What does it take to be an expert in PR?

I just heard on BBC Breakfast, former Celebrity Big Brother contestant and ex-Football Association employee Faria Alam described as a public relations expert.  A search of Google reveals the only link between her and PR was in employing publicist Max Clifford following the FA-Sven sex scandal.

Of course, Clifford is all over the media as a “PR expert” himself commenting on the current BB outrage – giving advice to Jade on how to reinvent herself. 

Although Clifford can claim many years experience in media relations/publicity management, this does not, in my view, make him a PR expert.  Simply describing herself as in PR, shouldn’t encourage the BBC to present Faria as having professional expertise beyond her experience on the show either.

Another argument for licensing and greater professionalisation of public relations?

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Heather Yaxley

Heather Yaxley is passionate about PR - teaching the CIPR qualifications, lecturing part-time at Bournemouth University and running the Motor Industry Public Affairs Association (MIPAA). I'm undertaking a PhD looking at Career Strategies in PR. I love sharing ideas and knowledge - connecting news and views by blogging on public relations and educational developments, especially relating to accelerated and active learning. I'm also a published author, qualified trainer and experienced consultant.

7 thoughts on “What does it take to be an expert in PR?”

  1. Yes, definitely another argument for licensing in public relations. Maybe it is time for the world to be told that publicity agents such as Max Clifford are just that: agents to rouse publicity on behalf of their clients. But with the addition of “truth unimportant.”

    Daniel Boorsten said:” P T Barnum’s discovery was not how easy it is to deceive the public, but rather, how much the public enjoyed being deceived. The Max Cliffords of this world probably know this but the only time people like him should be mentioned in the same breath as a professional public relations practitioners is to highlight the stark contrast between his work and ours.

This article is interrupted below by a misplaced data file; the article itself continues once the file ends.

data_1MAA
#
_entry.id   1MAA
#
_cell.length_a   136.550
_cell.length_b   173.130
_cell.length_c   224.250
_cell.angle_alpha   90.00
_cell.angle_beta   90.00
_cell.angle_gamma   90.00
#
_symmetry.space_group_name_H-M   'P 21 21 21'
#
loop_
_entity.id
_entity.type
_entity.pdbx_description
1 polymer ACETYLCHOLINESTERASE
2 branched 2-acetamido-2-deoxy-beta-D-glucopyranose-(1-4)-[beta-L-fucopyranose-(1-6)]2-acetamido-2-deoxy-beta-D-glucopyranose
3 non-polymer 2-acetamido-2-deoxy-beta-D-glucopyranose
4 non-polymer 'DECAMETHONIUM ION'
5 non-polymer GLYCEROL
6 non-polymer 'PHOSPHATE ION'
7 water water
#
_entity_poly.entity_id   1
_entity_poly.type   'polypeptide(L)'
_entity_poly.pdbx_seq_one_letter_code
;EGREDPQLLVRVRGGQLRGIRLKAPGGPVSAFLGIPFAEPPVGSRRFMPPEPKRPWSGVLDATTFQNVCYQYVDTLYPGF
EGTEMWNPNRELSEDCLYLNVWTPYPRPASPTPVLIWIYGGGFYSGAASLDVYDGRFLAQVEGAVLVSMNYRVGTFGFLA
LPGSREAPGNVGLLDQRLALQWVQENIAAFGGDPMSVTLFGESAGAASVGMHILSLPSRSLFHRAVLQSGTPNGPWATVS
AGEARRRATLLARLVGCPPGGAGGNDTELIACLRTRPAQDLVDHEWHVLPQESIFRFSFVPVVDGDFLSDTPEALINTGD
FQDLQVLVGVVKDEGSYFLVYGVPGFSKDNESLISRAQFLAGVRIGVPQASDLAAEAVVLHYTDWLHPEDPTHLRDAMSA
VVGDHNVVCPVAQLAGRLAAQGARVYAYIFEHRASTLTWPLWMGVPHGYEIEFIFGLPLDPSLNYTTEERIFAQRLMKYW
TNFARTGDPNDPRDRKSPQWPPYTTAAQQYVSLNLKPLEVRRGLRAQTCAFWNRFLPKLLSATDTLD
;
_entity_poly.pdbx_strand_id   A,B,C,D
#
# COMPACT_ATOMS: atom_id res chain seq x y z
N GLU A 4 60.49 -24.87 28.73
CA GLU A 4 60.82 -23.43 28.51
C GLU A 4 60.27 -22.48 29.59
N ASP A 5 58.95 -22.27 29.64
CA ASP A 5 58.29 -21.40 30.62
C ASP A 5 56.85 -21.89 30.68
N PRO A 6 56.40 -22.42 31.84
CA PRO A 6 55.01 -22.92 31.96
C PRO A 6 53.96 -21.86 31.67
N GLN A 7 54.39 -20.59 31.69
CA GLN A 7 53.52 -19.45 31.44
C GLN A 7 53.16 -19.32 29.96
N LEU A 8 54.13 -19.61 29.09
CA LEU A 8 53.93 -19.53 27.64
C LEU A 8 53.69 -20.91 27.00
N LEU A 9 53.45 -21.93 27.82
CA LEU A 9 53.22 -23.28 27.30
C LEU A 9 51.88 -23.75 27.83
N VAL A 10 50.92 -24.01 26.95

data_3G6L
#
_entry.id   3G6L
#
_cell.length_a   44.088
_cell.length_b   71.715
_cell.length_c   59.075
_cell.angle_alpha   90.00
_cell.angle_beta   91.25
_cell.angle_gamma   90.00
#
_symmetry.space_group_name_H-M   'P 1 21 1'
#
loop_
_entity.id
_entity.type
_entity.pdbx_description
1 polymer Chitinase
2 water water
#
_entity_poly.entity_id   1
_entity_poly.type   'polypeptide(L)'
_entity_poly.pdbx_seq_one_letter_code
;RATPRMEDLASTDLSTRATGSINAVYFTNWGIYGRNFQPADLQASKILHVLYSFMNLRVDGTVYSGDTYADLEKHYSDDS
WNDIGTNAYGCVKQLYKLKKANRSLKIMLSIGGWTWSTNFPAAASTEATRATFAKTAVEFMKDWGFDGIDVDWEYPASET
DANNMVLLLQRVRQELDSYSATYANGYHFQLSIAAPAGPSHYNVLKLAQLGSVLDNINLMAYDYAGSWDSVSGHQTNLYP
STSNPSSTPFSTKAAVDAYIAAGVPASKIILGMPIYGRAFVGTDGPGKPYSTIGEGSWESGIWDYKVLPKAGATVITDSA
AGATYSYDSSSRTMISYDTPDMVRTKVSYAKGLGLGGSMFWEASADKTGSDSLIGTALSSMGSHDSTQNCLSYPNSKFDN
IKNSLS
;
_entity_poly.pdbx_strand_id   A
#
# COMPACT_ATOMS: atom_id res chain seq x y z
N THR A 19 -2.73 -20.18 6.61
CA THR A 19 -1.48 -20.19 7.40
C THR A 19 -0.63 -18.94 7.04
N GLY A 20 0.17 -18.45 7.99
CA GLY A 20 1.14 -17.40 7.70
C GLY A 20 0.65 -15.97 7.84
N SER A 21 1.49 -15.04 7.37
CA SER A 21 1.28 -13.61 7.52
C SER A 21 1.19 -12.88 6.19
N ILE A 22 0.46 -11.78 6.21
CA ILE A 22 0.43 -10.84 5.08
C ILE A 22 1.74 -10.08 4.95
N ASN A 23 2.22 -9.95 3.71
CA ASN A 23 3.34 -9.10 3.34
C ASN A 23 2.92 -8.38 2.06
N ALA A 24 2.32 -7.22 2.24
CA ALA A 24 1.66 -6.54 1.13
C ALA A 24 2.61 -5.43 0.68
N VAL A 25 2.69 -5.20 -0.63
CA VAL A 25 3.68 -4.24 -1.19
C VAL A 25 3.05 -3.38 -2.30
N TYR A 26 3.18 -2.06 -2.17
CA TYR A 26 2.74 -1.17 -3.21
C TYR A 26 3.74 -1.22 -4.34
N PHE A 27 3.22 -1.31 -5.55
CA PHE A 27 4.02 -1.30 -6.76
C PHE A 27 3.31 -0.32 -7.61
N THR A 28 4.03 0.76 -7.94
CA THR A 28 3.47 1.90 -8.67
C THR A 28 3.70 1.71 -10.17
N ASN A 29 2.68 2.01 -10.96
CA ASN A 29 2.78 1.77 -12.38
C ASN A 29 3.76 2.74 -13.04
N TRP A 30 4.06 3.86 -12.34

2. Perhaps rather than arguing against publicity agents, there should be more credit for their job and so they are able to admit that is their function. There should be nothing to be ashamed of in seeking publicity if that is your goal. Public relations is something different, and not simply focused on getting (or avoiding) publicity.

    As you quote from Barnum, the public don’t mind a good publicity stunt (ie not PR stunt), provided they are not being deceived in a criminal way. It is a real skill to do well – and I’ve huge admiration for the great publicists of old and those like Barkowski today who use the art in a positive manner.

  3. If our history is steeped in press agentry then are we relegated to being categorised alongside it for ever more? Why doesn’t Max Clifford and his ilk differentiate themselves from us? Is it because they think we are purely an offshoot of what they do?

  4. Publicity is by nature highly visible and focused on working with journalists who in turn are the ones who believe that is all there is to PR in many instances. Or maybe “public relations” sounds more important than being a publicist and hence is claimed by the likes of Clifford.

    In terms of the history, we could look at the development of publicity as a function in its own right – what some people term “marketing PR” – rather than as Grunig & Hunt did in showing it to be a development stage towards two-way communications.

    Could be an interesting topic for your final critique here.

  5. Yes, I think it could be. I also enjoy discovering the all encompassing efforts of new-age marketing while wondering about new ideas to ensure we don’t get crushed in the stampede!

  6. While we are weathering the storm, let us extol the virtues of our profession and push education and professionlism by celebrating the CIPR’s advanced certificate’s recent applause and our increasing membership.

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